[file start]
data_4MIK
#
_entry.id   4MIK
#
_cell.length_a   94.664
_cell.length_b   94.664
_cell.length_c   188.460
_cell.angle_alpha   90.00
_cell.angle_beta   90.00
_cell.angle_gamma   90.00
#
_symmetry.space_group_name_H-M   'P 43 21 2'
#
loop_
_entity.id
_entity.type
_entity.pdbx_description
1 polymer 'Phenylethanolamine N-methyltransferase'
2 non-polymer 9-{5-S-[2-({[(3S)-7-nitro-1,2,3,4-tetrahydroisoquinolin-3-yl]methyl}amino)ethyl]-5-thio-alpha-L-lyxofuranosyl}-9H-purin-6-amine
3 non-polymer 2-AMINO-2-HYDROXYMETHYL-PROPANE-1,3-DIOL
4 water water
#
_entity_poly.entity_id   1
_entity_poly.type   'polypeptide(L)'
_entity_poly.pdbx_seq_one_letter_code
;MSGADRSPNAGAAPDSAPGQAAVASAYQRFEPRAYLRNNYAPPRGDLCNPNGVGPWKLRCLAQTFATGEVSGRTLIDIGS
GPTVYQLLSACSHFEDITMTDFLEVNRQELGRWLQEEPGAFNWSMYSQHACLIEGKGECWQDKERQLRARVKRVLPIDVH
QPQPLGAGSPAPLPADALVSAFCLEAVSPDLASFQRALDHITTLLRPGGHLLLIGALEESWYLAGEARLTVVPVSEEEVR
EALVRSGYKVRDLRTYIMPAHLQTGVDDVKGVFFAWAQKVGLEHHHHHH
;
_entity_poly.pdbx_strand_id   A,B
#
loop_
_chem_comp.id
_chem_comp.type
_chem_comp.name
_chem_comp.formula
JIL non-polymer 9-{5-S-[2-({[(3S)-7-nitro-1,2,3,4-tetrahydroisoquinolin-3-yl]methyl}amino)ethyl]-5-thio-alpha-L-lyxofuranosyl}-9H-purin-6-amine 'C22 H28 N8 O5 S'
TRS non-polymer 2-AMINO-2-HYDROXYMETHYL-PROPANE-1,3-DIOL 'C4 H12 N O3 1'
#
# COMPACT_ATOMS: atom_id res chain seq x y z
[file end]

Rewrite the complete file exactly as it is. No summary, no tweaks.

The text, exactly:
data_4MIK
#
_entry.id   4MIK
#
_cell.length_a   94.664
_cell.length_b   94.664
_cell.length_c   188.460
_cell.angle_alpha   90.00
_cell.angle_beta   90.00
_cell.angle_gamma   90.00
#
_symmetry.space_group_name_H-M   'P 43 21 2'
#
loop_
_entity.id
_entity.type
_entity.pdbx_description
1 polymer 'Phenylethanolamine N-methyltransferase'
2 non-polymer 9-{5-S-[2-({[(3S)-7-nitro-1,2,3,4-tetrahydroisoquinolin-3-yl]methyl}amino)ethyl]-5-thio-alpha-L-lyxofuranosyl}-9H-purin-6-amine
3 non-polymer 2-AMINO-2-HYDROXYMETHYL-PROPANE-1,3-DIOL
4 water water
#
_entity_poly.entity_id   1
_entity_poly.type   'polypeptide(L)'
_entity_poly.pdbx_seq_one_letter_code
;MSGADRSPNAGAAPDSAPGQAAVASAYQRFEPRAYLRNNYAPPRGDLCNPNGVGPWKLRCLAQTFATGEVSGRTLIDIGS
GPTVYQLLSACSHFEDITMTDFLEVNRQELGRWLQEEPGAFNWSMYSQHACLIEGKGECWQDKERQLRARVKRVLPIDVH
QPQPLGAGSPAPLPADALVSAFCLEAVSPDLASFQRALDHITTLLRPGGHLLLIGALEESWYLAGEARLTVVPVSEEEVR
EALVRSGYKVRDLRTYIMPAHLQTGVDDVKGVFFAWAQKVGLEHHHHHH
;
_entity_poly.pdbx_strand_id   A,B
#
loop_
_chem_comp.id
_chem_comp.type
_chem_comp.name
_chem_comp.formula
JIL non-polymer 9-{5-S-[2-({[(3S)-7-nitro-1,2,3,4-tetrahydroisoquinolin-3-yl]methyl}amino)ethyl]-5-thio-alpha-L-lyxofuranosyl}-9H-purin-6-amine 'C22 H28 N8 O5 S'
TRS non-polymer 2-AMINO-2-HYDROXYMETHYL-PROPANE-1,3-DIOL 'C4 H12 N O3 1'
#
# COMPACT_ATOMS: atom_id res chain seq x y z